US Virgin Islands Disaster Recovery Update
Apr 24, 2018
By Susan Laura Lugo, CA, CPM
Heritage Emergency National Task Force Liaison
All of us are so thankful for CoSA reaching out to the USVI.
We would be remiss if we did not first acknowledge how appreciative we are of the valuable contributions already made by NARA’s Preston Huff, Office of the Chief Records Officer, with Smithsonian team members Ashley Jehle (Objects Conservator, The National Museum of African Art) and Katie Wagner (Book Conservator, Smithsonian Libraries), during their Virgin Islands deployment March 4-17, 2018, with DOI’s NCR RSF team. During their stay they assessed 27 cultural, historical, and Territorial Government institutions and document depositories impacted by Hurricanes Irma and Maria. There were the organizations that experienced substantial damage, with some dealing with black mold, mildew, insects, wet conditions, and darkened rooms. The team encountered significant damage to old record books—some dating to the Danish period (pre-1917)—and more common, general mold conditions in larger records storage areas. The information they gathered and recommendations made to NCR RSF have informed much of the cultural heritage recovery efforts to-date, and their presence here in the Territory has provided our stakeholders much-needed assurance of expert guidance and support.
Plans are presently in the works for a Smithsonian Heritage Emergency and Response Training (HEART) event for mid-June 2018, patterned on the March 2018 event successfully staged in Puerto Rico. The week-long HEART curriculum will focus on emergency preparedness and response techniques and provide hands-on training sessions. We are also working on collaborating with FAIC for NEH funding to stage an Alliance for Response Forum in the U.S. Virgin Islands and Puerto Rico—hopefully in both districts to maximize participation throughout the Territory. Should the grant application be successful, the Forum(s) would take place in early 2019.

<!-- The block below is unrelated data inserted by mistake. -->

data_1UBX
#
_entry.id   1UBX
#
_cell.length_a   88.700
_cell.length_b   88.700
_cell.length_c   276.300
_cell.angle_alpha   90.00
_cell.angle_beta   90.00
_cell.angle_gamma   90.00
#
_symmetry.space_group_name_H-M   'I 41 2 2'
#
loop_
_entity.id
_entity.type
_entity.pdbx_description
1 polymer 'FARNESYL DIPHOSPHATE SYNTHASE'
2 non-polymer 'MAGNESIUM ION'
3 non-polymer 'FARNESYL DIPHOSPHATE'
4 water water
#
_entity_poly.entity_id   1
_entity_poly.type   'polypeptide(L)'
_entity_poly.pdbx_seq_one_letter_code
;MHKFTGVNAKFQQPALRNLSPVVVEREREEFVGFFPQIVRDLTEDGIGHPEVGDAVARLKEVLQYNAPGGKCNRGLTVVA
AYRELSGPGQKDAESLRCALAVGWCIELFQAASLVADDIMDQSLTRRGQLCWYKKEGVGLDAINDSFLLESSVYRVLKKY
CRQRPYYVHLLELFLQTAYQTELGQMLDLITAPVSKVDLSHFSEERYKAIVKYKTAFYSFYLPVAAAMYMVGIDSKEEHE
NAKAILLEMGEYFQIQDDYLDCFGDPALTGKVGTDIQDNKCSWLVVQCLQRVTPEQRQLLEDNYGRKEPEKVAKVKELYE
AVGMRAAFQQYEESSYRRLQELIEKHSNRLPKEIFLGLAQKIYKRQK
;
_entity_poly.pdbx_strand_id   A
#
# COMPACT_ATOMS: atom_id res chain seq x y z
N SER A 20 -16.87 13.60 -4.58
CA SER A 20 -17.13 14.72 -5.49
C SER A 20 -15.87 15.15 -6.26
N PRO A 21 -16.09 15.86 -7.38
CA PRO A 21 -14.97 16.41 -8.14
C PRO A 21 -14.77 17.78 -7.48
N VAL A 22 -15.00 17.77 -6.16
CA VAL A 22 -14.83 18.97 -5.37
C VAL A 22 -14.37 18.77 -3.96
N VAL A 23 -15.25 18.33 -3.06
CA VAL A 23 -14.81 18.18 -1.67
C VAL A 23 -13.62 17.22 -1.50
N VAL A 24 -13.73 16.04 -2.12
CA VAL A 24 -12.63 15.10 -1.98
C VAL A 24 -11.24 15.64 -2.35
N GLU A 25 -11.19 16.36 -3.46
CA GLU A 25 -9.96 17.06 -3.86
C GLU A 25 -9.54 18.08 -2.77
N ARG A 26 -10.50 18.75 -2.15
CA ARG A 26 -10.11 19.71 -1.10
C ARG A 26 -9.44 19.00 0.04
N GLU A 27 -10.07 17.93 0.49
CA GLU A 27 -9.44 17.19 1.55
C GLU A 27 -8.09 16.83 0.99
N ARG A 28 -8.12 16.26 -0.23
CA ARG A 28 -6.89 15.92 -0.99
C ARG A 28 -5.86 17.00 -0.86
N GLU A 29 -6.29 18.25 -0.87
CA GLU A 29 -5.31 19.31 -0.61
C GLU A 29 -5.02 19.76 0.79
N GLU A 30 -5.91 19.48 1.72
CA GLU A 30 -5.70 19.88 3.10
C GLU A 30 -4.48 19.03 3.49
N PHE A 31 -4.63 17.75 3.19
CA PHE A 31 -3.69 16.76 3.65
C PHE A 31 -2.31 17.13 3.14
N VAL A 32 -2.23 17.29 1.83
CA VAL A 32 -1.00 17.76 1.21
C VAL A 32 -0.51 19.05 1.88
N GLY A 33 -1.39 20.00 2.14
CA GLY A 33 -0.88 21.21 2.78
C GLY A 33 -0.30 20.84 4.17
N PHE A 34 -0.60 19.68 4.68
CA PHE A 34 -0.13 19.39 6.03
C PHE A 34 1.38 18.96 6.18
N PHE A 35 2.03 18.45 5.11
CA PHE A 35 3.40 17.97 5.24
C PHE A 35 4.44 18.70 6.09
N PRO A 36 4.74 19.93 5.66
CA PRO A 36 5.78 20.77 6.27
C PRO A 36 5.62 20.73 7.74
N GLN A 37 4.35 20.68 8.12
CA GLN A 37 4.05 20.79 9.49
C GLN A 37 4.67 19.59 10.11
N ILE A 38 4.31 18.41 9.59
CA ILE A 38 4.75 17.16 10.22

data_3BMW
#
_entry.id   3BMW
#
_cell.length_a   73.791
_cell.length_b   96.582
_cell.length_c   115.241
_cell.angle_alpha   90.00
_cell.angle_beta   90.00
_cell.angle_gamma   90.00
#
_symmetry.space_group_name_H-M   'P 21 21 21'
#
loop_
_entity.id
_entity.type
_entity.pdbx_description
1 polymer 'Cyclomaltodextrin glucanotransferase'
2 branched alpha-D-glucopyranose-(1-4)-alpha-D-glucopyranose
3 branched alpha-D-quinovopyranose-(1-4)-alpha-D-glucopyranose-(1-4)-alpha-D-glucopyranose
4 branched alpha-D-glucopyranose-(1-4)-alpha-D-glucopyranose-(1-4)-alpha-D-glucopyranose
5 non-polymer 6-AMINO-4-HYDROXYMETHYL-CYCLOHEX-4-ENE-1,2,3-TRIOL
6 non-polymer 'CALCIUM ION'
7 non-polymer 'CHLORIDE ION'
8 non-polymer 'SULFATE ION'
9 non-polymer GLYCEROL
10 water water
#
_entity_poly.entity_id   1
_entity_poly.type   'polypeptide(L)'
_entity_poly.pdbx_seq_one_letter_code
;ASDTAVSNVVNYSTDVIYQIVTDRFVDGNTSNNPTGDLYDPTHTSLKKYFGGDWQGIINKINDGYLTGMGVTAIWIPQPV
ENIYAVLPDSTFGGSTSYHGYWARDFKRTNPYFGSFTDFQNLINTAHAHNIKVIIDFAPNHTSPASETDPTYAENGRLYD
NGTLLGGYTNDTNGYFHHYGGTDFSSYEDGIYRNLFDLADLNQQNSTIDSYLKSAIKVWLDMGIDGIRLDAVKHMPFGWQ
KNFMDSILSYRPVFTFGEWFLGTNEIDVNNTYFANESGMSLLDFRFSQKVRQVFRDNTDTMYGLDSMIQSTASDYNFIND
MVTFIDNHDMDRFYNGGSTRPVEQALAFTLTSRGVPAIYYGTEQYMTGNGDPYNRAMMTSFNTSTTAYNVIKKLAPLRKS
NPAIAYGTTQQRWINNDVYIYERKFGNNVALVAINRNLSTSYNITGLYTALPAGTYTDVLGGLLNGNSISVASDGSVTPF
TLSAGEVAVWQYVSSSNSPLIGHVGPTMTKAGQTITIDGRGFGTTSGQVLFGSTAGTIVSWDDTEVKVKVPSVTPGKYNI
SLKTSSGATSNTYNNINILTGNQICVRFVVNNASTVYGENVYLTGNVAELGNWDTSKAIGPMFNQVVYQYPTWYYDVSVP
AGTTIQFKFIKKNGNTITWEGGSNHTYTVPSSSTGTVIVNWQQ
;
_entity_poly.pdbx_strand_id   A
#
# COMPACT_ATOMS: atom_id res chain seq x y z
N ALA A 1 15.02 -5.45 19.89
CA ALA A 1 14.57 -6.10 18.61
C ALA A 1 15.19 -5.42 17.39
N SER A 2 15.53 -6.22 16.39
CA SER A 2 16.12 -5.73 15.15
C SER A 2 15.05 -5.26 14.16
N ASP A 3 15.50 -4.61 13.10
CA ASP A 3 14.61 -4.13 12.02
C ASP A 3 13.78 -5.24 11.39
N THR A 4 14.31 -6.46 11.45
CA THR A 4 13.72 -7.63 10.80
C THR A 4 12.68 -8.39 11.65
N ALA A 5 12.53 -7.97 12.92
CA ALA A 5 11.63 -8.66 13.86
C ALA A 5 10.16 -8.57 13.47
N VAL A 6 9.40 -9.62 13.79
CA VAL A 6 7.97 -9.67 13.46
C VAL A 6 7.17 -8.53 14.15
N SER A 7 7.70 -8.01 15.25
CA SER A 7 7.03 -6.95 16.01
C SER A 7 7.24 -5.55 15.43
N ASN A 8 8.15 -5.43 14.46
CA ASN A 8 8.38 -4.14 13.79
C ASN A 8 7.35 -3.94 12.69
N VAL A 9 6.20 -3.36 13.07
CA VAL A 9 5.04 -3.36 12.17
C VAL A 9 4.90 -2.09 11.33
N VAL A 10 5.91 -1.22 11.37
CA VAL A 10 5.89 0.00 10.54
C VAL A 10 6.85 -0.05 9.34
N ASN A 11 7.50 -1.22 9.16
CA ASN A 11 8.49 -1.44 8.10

Furthermore, CoSA is prepared to provide $1,000 of supplies from its Emergency Fund and Gaylord Archival has agreed to match it with additional supplies.
We recognize that the Territory’s ability to respond effectively in times of disaster depends in no small part on preparedness, but the current disasters have reinforced for us that it is also about being able to utilize the information resources at hand to maximize our response. That means identifying our essential records, prioritizing them for continuity of business operations, scheduling records properly for retention and disposition, employing best practices for digitization to preserve our written records, and keeping pace with developments in the field of managing electronic records and information.
The Caribbean is now three months away from the start of its next hurricane season. Government records stewards may have a heightened awareness post-Irma and Maria of the need for records management but the fact remains they are in continual need of emergency preparedness education and training to positively impact the ability to plan, prepare and respond effectively in the event of future disasters.
Category: General News